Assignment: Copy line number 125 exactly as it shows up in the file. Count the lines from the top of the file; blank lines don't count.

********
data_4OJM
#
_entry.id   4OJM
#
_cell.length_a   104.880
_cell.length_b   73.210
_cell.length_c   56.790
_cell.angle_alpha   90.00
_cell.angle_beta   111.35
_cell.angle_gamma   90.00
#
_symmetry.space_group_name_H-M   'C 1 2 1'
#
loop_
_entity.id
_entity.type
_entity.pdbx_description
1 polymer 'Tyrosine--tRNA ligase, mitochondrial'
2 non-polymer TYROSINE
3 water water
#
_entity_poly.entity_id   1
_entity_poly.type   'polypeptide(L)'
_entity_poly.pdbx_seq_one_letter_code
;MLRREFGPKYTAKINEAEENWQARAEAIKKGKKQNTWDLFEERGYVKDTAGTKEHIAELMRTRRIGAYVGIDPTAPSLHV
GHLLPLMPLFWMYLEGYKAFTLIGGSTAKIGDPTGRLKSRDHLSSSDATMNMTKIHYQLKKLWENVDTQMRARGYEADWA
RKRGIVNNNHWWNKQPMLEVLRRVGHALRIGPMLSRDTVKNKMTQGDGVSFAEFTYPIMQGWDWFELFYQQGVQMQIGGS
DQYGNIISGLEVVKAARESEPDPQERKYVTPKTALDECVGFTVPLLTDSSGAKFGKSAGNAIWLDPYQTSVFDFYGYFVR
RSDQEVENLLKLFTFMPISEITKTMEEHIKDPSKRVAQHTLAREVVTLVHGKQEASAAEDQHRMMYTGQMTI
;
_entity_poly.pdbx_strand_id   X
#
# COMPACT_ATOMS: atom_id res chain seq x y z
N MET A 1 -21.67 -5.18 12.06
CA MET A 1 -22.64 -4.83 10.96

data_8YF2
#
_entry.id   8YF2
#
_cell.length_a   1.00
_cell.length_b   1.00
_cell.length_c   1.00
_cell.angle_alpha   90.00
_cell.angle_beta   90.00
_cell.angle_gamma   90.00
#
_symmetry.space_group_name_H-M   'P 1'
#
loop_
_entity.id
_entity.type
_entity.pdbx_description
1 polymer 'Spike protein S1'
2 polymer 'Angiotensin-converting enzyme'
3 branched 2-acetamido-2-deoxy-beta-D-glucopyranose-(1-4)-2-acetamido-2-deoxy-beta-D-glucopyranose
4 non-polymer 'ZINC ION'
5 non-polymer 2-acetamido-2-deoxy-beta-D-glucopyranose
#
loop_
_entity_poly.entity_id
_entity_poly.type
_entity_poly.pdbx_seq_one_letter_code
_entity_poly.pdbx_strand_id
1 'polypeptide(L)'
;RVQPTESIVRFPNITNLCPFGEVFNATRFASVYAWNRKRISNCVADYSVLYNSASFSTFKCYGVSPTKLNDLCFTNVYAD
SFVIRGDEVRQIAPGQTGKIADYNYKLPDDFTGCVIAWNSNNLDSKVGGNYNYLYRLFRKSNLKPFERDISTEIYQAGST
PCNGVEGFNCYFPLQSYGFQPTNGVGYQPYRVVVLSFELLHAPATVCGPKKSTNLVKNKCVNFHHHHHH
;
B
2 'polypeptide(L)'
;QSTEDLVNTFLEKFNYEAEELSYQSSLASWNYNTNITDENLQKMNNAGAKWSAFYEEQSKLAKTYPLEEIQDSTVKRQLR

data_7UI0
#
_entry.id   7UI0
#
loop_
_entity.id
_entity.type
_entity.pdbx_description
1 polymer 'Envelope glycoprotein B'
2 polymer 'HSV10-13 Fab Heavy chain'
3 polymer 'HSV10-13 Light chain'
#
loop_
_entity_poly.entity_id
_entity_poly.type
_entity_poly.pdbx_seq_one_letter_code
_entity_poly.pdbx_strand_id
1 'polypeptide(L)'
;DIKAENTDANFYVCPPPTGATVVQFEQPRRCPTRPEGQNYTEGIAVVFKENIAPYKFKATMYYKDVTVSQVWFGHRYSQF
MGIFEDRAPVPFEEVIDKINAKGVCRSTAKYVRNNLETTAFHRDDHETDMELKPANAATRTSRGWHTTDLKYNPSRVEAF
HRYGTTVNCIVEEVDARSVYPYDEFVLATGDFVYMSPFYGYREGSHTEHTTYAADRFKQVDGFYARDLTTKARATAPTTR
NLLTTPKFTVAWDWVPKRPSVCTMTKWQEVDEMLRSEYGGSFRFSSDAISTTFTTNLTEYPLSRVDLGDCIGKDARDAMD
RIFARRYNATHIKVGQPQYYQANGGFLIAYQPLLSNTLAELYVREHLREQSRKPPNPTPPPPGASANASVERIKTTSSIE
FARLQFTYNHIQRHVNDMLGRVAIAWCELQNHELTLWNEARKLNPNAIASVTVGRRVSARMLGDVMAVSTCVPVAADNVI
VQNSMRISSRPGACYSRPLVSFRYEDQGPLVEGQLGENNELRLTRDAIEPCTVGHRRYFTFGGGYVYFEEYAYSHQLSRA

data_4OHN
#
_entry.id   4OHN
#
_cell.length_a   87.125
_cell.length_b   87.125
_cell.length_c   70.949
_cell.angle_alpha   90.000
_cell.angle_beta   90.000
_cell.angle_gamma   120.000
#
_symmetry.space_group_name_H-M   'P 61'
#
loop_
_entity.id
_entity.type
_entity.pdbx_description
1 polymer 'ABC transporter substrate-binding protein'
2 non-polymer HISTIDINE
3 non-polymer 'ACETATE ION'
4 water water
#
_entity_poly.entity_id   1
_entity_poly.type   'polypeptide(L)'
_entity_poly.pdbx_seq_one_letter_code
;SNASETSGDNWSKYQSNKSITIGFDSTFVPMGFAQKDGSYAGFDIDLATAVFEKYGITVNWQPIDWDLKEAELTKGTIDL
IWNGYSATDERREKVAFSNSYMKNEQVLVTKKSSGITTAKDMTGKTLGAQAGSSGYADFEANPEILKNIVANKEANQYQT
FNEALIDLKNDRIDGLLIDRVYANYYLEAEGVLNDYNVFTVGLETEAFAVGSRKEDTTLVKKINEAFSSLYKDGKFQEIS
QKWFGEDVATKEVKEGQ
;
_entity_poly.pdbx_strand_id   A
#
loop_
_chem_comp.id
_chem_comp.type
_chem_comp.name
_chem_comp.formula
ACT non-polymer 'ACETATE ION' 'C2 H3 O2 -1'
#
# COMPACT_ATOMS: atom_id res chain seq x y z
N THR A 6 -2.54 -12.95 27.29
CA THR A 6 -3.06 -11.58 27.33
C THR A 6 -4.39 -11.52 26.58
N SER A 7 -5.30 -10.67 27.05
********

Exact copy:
QKWFGEDVATKEVKEGQ